Friday, June 29, 2012

The Steamworks: So You Want F2P Games?

Hey Gang,

For the past five years or so, there's been a huge amount of debate and discussion in the gaming community circling F2P, or Free to Play, video games. One of the most popular questions concerning F2P is "How does a company make money off F2P games?" and, by further extension, "What does it mean for a game to go from a fee model to a F2P model?" Today, I'd like to explain why F2P might not be the best option not only for game companies but for gamers themselves.

Let's start by looking at benefits of F2P games; obviously, for the customer, there is (usually) no money involved to utilize the product, which, come on, who doesn't like free stuff? Since people like free stuff, more people will likely check out the product, which is good for gaming companies; more people makes you as a company look like you're doing something right. Well, one might ask why more people a good thing. The more players you have, the more people will likely be on your website; therefore, many other companies will want to pay your company huge loads of cash to advertise on your site.

So, by that description, F2P games shouldn't be a bad thing at all, or at least one would think so.Yet this is not how it always turns out, and it also has an effect on many other MMOs*. With F2P games all around the internet, many people just don't see the sense in paying for a subscription based game; as if it wasn't already semi-challenging for companies to coerce people into playing monthly. Now companies have to deal with talking people into buying a product versus using another one that's completely free. When people see the word free, they're sold; they'll usually take it and at the very least sample it. This competition has caused famous AAA** MMOs such as World of Warcraft, Lord of the Rings Online, and even newer titles such as Star Wars: the Old Republic and Rift to integrate some sort of F2P model (such as free to play areas or free access up to a certain level). A game that I recently had this frustration with is DCUO; over the past few months, they restricted the F2P members to a level cap of 30 because they weren't making the money they thought they were going to with their new model.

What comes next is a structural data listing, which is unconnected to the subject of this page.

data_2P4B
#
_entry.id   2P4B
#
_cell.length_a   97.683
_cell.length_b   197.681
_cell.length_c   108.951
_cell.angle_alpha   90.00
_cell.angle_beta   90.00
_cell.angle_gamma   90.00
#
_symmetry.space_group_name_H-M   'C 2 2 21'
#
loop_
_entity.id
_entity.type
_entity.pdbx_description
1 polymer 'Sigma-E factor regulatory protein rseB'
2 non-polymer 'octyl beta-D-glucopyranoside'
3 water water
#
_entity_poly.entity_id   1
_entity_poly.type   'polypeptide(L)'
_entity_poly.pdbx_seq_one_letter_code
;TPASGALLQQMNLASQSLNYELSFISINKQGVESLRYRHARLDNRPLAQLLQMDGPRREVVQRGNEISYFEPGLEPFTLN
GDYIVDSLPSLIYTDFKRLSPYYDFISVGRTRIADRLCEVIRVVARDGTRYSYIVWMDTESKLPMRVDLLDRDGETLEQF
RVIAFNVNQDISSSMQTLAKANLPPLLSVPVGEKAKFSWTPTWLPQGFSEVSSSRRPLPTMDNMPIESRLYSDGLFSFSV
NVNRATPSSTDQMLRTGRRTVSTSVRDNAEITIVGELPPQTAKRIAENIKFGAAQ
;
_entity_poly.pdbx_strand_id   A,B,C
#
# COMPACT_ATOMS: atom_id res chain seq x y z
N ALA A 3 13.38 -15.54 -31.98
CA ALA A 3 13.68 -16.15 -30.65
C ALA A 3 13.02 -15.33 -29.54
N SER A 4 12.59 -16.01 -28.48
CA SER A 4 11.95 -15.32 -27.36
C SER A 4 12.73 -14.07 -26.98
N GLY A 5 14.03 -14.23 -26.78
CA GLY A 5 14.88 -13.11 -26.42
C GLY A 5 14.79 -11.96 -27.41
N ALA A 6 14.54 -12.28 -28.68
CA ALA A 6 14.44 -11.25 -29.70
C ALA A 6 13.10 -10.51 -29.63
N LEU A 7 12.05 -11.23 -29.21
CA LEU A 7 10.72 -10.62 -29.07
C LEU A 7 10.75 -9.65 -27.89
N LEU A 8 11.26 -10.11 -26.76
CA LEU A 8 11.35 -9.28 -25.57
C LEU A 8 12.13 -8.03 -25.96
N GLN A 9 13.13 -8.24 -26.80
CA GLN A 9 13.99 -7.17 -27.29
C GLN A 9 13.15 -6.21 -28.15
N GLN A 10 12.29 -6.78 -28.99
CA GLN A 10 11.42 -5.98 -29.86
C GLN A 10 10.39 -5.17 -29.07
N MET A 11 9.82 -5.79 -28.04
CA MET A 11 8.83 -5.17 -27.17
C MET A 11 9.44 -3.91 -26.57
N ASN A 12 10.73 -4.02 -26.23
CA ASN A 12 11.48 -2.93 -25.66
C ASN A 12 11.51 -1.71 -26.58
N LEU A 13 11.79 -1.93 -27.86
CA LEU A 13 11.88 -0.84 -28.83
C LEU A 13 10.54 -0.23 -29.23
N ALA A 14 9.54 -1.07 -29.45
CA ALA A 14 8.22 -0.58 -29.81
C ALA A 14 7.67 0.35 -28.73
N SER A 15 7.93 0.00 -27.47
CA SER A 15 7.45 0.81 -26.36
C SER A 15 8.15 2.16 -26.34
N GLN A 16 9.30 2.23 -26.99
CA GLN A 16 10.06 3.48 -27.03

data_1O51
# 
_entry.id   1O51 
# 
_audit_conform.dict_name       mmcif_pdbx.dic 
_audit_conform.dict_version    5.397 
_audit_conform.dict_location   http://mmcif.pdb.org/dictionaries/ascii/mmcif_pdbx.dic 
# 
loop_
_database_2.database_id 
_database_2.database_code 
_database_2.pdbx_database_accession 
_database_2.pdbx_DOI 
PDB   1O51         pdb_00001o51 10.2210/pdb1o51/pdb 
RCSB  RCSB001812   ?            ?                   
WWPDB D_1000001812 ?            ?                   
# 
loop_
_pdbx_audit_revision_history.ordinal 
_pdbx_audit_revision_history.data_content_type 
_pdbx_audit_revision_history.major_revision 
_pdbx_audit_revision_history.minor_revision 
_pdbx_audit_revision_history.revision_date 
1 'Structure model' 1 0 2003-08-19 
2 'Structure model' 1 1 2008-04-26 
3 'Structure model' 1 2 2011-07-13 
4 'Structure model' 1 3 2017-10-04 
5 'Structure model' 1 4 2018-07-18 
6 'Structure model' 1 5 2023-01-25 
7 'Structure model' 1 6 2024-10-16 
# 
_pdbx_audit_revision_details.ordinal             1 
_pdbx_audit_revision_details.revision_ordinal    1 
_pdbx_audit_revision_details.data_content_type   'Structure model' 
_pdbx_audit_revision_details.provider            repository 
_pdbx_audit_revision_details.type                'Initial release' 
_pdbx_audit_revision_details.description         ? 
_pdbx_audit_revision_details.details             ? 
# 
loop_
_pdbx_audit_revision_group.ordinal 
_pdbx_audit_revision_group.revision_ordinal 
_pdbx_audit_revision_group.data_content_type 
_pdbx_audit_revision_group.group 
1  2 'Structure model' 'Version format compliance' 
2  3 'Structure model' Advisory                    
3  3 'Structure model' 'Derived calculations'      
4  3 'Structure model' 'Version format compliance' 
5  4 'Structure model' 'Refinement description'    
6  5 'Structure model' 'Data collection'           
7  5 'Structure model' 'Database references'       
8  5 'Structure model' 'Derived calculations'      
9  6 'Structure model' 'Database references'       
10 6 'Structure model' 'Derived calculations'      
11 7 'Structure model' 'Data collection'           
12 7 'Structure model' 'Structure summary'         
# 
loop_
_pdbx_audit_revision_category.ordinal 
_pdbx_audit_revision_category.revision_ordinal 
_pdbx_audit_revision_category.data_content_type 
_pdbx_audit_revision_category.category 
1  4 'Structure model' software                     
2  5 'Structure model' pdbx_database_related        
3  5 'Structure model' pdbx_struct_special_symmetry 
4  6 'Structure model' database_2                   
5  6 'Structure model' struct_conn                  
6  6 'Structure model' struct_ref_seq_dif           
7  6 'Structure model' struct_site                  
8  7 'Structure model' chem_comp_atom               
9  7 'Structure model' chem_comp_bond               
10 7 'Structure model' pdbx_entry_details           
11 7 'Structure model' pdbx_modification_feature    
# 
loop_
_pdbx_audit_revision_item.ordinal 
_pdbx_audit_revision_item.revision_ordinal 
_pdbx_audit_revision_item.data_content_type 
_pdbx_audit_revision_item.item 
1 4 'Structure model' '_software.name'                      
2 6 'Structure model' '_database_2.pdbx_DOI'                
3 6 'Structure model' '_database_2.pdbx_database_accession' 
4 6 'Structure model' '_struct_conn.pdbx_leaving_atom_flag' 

I think it's also fair to say that companies with F2P games usually don't care as much about maintaining their games. Many F2P companies don't update their games with new content or fix bugs that annoy the hell out of people for quite some time, and this can be very frustrating. A perfect example of this is the difference between PSN and XBL. Don't get me wrong, I have nothing against either, but the quality difference between the two online gaming networks is very noticable; because users pay for Xbox Live, the devs take care of it more and patch the bugs that appear every once in a while. With PSN, not only does the connection often get messed up, but there are a lot of bugs that just never get fixed. Basically, F2P can make for an uncared for game.